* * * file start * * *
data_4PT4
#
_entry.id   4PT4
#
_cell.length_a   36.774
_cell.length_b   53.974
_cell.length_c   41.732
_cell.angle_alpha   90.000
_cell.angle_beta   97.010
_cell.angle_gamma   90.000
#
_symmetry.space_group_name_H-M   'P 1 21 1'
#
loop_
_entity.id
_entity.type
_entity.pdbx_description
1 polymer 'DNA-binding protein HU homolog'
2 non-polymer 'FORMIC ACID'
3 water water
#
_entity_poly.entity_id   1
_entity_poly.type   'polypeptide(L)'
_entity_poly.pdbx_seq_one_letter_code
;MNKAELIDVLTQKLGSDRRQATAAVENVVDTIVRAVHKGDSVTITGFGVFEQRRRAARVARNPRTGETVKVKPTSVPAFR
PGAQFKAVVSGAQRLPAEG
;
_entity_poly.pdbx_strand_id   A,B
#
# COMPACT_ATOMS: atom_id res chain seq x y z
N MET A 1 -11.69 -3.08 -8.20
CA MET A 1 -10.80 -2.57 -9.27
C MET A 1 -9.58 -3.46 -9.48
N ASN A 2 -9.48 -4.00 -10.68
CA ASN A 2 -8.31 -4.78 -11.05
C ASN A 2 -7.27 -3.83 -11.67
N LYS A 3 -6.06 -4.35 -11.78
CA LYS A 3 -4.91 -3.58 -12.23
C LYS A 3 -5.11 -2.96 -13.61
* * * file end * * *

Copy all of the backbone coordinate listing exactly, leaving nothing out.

data_4PT4
#
_entry.id   4PT4
#
_cell.length_a   36.774
_cell.length_b   53.974
_cell.length_c   41.732
_cell.angle_alpha   90.000
_cell.angle_beta   97.010
_cell.angle_gamma   90.000
#
_symmetry.space_group_name_H-M   'P 1 21 1'
#
loop_
_entity.id
_entity.type
_entity.pdbx_description
1 polymer 'DNA-binding protein HU homolog'
2 non-polymer 'FORMIC ACID'
3 water water
#
_entity_poly.entity_id   1
_entity_poly.type   'polypeptide(L)'
_entity_poly.pdbx_seq_one_letter_code
;MNKAELIDVLTQKLGSDRRQATAAVENVVDTIVRAVHKGDSVTITGFGVFEQRRRAARVARNPRTGETVKVKPTSVPAFR
PGAQFKAVVSGAQRLPAEG
;
_entity_poly.pdbx_strand_id   A,B
#
# COMPACT_ATOMS: atom_id res chain seq x y z
N MET A 1 -11.69 -3.08 -8.20
CA MET A 1 -10.80 -2.57 -9.27
C MET A 1 -9.58 -3.46 -9.48
N ASN A 2 -9.48 -4.00 -10.68
CA ASN A 2 -8.31 -4.78 -11.05
C ASN A 2 -7.27 -3.83 -11.67
N LYS A 3 -6.06 -4.35 -11.78
CA LYS A 3 -4.91 -3.58 -12.23
C LYS A 3 -5.11 -2.96 -13.61